New blog posts

Quickstart guides

If you haven't checked them out yet, we now have a full set of guides to get you up and running with Jiglu as fast as possible.


For administrators, there are guides to configuring Jiglu:

We also have a couple of checklists of things you need to gather or think about before you start:


For ordinary users there are guides to system basics, things you need to know in Jiglu groups, using your personal Radar home page and everything to do with tagging:

If you're looking for more on the technology and how to install Jiglu, then you should also check out the installation space.

Written by Stephen Hebditch. Published on .

Collaboration software's missing pieces

Back in 2003 when I first started developing collaboration systems, a lot of organisations had something like this:

  • An email system in which lots of useful conversations resided but which was difficult to search and often limited in how much was kept.
  • A content management system in which more valuable information was held, but which was not part of users’ everyday workflow and was not really geared to easy contributions.

Skip forward sixteen years and frankly things haven’t improved that much:

  • Conversations moving to Slack or Microsoft Teams have just opened up another silo, while the splintering of discussions into tinier pieces makes finding information later more of a challenge.
  • Important information, while now more likely to be held in a dedicated collaboration system like Confluence or SharePoint, is still isolated from where conversations are mainly taking place.

This isn’t a new problem. For several decades people working in the knowledge management field have been considering the problems of tacit knowledge versus explicit knowledge and ways that organisations can better capture information of value. When we designed Jiglu, we looked for how we could bridge the divide between those two sides:

  • Making it easy to transfer information from conversations into a more formal setting. If something comes up in an email discussion or in a group instant message then with just a few clicks it can be transferred into the knowledge wiki.
  • Supporting different roles within a collaboration space, so some members can be involved just with contributing while others can do more organisation, such as taking useful information from conversations and making it suitable for long-term retention.
  • Using simple workflow to ensure that knowledge is of a suitable quality: you can transfer something in a conversation then come back to it later to work on or have others work on it; for bigger teams you can require approval from a certain number of members before something is published; after a certain amount of time has elapsed then entries can go back for review to ensure they are still valid.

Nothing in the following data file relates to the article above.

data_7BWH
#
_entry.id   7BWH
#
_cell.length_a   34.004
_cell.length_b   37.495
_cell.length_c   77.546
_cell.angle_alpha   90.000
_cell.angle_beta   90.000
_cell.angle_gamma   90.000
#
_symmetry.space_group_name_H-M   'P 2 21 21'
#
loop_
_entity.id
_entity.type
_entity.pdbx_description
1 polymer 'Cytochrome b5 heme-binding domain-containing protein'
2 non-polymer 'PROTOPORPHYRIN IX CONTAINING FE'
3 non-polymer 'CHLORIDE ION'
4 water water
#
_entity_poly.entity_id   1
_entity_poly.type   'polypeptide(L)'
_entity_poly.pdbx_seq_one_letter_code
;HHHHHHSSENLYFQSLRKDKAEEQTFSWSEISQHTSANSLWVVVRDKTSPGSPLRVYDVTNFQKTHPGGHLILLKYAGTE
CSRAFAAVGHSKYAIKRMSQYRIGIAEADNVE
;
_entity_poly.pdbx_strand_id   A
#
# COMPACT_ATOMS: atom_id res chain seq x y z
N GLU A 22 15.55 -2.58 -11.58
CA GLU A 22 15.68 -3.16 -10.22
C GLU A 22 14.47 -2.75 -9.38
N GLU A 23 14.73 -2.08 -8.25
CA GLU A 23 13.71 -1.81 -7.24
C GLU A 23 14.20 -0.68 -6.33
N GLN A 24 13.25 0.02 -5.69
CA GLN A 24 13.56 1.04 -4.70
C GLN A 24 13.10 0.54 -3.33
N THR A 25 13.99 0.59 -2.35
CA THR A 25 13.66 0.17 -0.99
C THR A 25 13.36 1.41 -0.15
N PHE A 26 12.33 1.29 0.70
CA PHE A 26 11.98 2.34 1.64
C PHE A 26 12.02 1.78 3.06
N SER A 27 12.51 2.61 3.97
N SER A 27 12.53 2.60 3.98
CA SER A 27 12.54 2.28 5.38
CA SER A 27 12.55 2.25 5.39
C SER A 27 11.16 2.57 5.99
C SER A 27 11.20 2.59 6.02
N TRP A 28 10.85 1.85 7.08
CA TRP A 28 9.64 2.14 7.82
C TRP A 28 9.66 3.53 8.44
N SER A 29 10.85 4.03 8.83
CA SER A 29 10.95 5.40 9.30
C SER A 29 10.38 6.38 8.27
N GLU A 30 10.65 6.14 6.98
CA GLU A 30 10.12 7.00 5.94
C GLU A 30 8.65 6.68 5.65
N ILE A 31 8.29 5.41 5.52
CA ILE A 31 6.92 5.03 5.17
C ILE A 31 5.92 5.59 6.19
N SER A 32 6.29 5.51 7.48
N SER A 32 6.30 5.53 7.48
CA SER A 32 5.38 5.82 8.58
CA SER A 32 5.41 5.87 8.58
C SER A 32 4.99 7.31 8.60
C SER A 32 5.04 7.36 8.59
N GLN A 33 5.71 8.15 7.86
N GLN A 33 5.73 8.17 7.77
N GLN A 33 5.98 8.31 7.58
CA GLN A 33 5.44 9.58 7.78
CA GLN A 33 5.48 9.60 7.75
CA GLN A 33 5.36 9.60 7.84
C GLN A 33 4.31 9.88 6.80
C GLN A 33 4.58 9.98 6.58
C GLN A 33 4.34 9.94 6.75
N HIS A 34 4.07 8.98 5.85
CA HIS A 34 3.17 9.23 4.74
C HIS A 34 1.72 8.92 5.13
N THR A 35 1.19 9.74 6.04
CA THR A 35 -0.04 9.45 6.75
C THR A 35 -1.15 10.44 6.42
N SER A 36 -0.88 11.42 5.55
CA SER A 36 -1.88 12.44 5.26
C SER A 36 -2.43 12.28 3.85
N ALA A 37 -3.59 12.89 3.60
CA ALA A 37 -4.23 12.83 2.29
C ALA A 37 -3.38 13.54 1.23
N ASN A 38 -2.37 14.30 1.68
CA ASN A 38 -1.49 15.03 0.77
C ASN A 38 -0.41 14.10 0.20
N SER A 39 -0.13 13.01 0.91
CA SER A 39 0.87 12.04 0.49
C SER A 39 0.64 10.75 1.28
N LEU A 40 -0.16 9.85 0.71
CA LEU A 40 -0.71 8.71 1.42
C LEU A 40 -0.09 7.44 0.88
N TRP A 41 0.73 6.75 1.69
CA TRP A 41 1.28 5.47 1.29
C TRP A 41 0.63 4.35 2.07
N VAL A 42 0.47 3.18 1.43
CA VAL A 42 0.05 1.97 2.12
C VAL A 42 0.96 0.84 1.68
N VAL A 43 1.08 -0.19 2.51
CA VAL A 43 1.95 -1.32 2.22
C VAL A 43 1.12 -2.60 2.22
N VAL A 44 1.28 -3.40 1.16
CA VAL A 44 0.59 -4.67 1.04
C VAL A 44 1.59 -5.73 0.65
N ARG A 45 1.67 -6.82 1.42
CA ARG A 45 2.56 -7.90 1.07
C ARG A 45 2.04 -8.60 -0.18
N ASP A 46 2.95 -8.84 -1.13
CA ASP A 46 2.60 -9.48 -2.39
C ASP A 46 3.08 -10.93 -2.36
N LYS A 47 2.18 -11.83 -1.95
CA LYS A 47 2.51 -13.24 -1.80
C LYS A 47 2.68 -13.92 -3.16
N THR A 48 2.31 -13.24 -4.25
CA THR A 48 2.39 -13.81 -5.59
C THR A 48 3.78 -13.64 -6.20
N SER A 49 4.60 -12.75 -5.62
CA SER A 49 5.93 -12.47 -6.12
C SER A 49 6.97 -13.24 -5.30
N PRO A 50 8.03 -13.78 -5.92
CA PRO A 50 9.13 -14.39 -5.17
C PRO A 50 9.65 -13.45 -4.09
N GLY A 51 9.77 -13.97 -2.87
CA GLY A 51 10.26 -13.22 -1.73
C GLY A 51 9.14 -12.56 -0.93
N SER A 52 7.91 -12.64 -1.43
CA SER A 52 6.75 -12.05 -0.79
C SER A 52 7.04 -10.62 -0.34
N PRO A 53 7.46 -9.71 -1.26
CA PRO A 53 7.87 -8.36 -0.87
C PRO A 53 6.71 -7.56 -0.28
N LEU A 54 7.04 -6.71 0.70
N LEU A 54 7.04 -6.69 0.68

Once an entry has been published in the wiki, Jiglu also helps you connect it to other resources:

  • There’s an audit trail back from a published entry in the knowledge wiki to the conversation where it originally came from. Sometimes it’s useful to see the original context and who said it.
  • Jiglu’s automatic tagging engine connects conversations and content, so if a new discussion is taking place it’s very easy to see what else is known on that topic, whether it’s explicit information in a knowledge entry or a tacit information in a group email discussion or instant message.
  • Search encompasses both content and conversations, prioritising the wiki entries where knowledge is being retained for the long term but also letting you find the nuggets that may be buried deeper in conversations.

Once you’ve captured something in the wiki, that isn’t the end point either. Jiglu lets you easily start discussions around entries, which in turn can feed back into updates to an entry or perhaps a new one.


It’s all part of a continual cycle that we hope better brings together these two sides, eliminating the information silos and ensuring teams can work together more effectively. And for the future we’re looking at ways that we can use AI to better support users in these processes.

If you’d like to try it out, it’s very easy to get started with Jiglu.

Written by Stephen Hebditch. Published on .

Jiglu's summer of security

Right from the start we've designed and built Jiglu with security as one of the most important considerations. From the beginning Jiglu has had a strong role-based permissioning model that ensures users only have access to appropriate resources. An extensive unit test suite ensures that API calls cannot breach that model. Since then we've added additional security features, such as two-factor authentication and password encryption upgrades to ensure we continue to meet current best practice. We've also added new user account integrity features, including additional workflow options to prevent accounts being taken over.